Student fee increase to fund additional health services


Christopher Gannon

Thielen Student Health Center.

As part of the Iowa Board of Regents approved tuition increase, student fees have increased in part to improve student health center capabilities, technology modernization and public transportation. The student health center will receive $12 of this fee.

Regent tuition increase

In July, the Iowa Board of Regents approved a tuition increase of 4.25% for the 2022-2023 academic year at Iowa State University, the University of Northern Iowa and the University of Iowa. Part of that tuition increase includes increased student fees to cover mental health services, technology modernization and public transportation.

Iowa State University saw the highest increase in student fees at $145. Compared to students at the University of Iowa, who will pay an increase of $56, and the University of Northern Iowa, who will pay an increase of $27 in student fees, according to an article published by Iowa Capital Dispatch

The University of Iowa and the University of Nothern Iowa pay a total of $142.50 and $149.25 respectively in student fees. 

The process for a fee increase involves the university’s Student Fee Committee making a recommendation to Senior Leaders. The Senior Leaders then present to the Board of Regents to discuss and vote on.

According to the Student Health Center’s website, the center receives no funding from the state of Iowa and relies on the health fee for roughly 50% of its budget. Part of this funding supports the Student Counseling Services at the health center.

“We are thankful for the strategic incorporation of SCS into the overall student health fee and student advocacy to support mental health services,” Kristen Sievert, director of Student Counseling Services, said.

The remainder of the operating budget comes from charges from provided medical services.

Thielen Student Health Center is part of the Student Health and Wellness unit that includes Recreation Services, Student Counseling Services and Student Wellness.

Improvements to come

Despite decreased enrollment at the university, utilization of the health center has increased by more than 24%. Along with increased usage, the health center is facing inflation regarding the costs of medications and medical supplies.

“Student feedback is clear that health and wellness services are a priority, which prompted the evaluation and recommendation of a fee increase,” Student Health and Wellness Director Erin Baldwin said.

Baldwin said the fee increase would be dedicated to upkeep the current level of services offered by the health center. New addition coming to the health center is a full-time psychologist for the Student Counseling Services.

The health fee increase was $12 and a portion of that fee is to fund a psychologist for the Student Counseling Services that was previously funded by Student Government. The psychologist will be housed in Student Counseling Services.

In the upcoming academic year, Thielen Student Health Center has goals to address certain trends in student health recognized in the previous year’s National College Health Assessment (NCHA).

The National College Health Assessment is a nationally recognized research survey that can assist universities in collecting data about students’ health habits, behaviors and perceptions. A detailed breakdown of survey responses across a multitude of universities can be accessed on their website.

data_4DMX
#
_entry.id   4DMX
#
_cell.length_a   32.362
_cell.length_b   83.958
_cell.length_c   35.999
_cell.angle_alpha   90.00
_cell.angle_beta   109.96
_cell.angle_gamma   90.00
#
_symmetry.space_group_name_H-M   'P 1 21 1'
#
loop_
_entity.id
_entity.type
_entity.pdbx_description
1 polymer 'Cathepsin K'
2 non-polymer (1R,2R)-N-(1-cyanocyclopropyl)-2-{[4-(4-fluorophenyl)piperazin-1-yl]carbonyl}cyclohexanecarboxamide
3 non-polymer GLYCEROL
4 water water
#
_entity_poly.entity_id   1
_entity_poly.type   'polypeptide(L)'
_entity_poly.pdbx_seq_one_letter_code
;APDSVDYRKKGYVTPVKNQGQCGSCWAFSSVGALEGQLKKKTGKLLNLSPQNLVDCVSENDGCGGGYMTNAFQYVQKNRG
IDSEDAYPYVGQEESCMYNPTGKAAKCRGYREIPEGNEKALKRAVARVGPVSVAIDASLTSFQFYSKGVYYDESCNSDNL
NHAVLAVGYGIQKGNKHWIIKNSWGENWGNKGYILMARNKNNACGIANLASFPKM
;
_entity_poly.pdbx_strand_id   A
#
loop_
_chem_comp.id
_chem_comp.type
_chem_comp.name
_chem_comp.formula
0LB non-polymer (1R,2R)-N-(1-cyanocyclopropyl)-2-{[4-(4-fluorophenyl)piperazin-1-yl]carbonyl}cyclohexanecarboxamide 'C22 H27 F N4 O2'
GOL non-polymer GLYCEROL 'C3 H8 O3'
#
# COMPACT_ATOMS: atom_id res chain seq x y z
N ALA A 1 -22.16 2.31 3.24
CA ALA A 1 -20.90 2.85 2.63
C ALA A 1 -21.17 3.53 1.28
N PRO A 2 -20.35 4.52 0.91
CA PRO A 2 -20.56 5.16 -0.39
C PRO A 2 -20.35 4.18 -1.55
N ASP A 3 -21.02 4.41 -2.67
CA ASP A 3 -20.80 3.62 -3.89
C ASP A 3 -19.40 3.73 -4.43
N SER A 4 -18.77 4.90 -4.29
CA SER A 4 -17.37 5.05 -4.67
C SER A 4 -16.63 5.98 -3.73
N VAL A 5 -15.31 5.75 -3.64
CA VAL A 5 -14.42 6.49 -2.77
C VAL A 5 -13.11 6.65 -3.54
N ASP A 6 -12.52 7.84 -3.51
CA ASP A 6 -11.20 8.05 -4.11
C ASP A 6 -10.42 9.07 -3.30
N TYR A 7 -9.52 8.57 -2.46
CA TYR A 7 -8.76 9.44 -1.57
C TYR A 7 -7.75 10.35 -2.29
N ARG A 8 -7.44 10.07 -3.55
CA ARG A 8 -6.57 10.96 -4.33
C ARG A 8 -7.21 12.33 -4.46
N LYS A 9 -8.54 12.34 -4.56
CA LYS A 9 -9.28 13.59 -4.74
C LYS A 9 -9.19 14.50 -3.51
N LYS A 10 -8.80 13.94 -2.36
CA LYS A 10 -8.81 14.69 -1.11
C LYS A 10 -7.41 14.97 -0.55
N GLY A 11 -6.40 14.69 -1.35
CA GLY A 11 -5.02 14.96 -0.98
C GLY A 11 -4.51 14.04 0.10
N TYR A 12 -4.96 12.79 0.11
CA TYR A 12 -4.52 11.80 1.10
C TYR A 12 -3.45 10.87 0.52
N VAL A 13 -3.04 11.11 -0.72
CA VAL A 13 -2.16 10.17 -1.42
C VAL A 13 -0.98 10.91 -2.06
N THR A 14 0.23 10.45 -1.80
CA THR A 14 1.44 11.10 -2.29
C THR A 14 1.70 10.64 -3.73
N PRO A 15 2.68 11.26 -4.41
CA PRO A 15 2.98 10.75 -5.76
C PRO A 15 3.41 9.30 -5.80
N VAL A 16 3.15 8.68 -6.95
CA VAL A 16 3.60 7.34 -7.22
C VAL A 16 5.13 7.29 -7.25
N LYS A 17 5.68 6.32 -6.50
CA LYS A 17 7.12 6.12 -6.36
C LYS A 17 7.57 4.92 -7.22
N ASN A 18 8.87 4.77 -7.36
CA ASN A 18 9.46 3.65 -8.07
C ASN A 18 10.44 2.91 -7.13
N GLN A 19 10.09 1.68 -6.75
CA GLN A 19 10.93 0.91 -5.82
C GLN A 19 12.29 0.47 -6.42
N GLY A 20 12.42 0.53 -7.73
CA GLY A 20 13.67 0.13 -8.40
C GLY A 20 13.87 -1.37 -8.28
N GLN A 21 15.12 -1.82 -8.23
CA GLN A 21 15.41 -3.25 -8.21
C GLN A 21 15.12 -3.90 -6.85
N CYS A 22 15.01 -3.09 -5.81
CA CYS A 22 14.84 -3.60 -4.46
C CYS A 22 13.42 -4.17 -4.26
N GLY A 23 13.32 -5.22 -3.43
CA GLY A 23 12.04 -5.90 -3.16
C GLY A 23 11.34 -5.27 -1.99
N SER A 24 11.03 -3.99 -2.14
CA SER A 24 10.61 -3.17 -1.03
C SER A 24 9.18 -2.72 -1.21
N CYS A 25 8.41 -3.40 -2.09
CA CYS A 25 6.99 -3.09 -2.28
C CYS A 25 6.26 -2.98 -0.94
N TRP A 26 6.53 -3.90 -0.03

Part of the health center’s plan for the upcoming years is to have a specific focus on mental health, sleep, substance use, violence and personal safety, food security and basic needs and sexual health.

Student discuss dissatisfaction

Some students have criticisms towards Thielen Student Health Center.

“Personally, I think they need to better the current services provided at Thielen,” junior Sam Belden said.

Belden said she had used the health center for physical health reasons and had a dissatisfying experience. She went into hives from an allergic reaction and did not get an answer to her concerns.

“They told me they ‘weren’t sure’ why that happened and then gave me the allergy pills I was already taking,” Belden said.

Other students have criticized the health center’s lack of public notice of the fee increase.

“I was not aware of the price increase,” Zachary Anderson, a sophomore in civil engineering, said.

Approved fee increases are posted to the registrar’s office website without a formal announcement. More information regarding fee breakdowns can be found on their website.

“There is no plan at this time to send an additional announcement,” Deanna Sargent, communications and marketing manager, said.

The year’s fee increase is intended to address needs for the next several years. The health center also worked to implement plans to increase efficiency and control costs. Some of these plans work to control the expansion of revenue-generating services.

“Thielen Student Health Center is highly sensitive to the impact of student fees, and we work hard to keep fee increases as minimal as possible,” Baldwin said.

The health center will work with the Health and Wellness student leadership board to receive student feedback regarding current and upcoming changes.

“I think the benefits (of the fee increase) can be astronomical; mental health is incredibly important,” Belden said. “I really hope this works out for Thielen, as their other services have been less than impressive.”

Editor’s note: This article has been updated to clarify the student fee funding allocations for Thielen Student Health Center.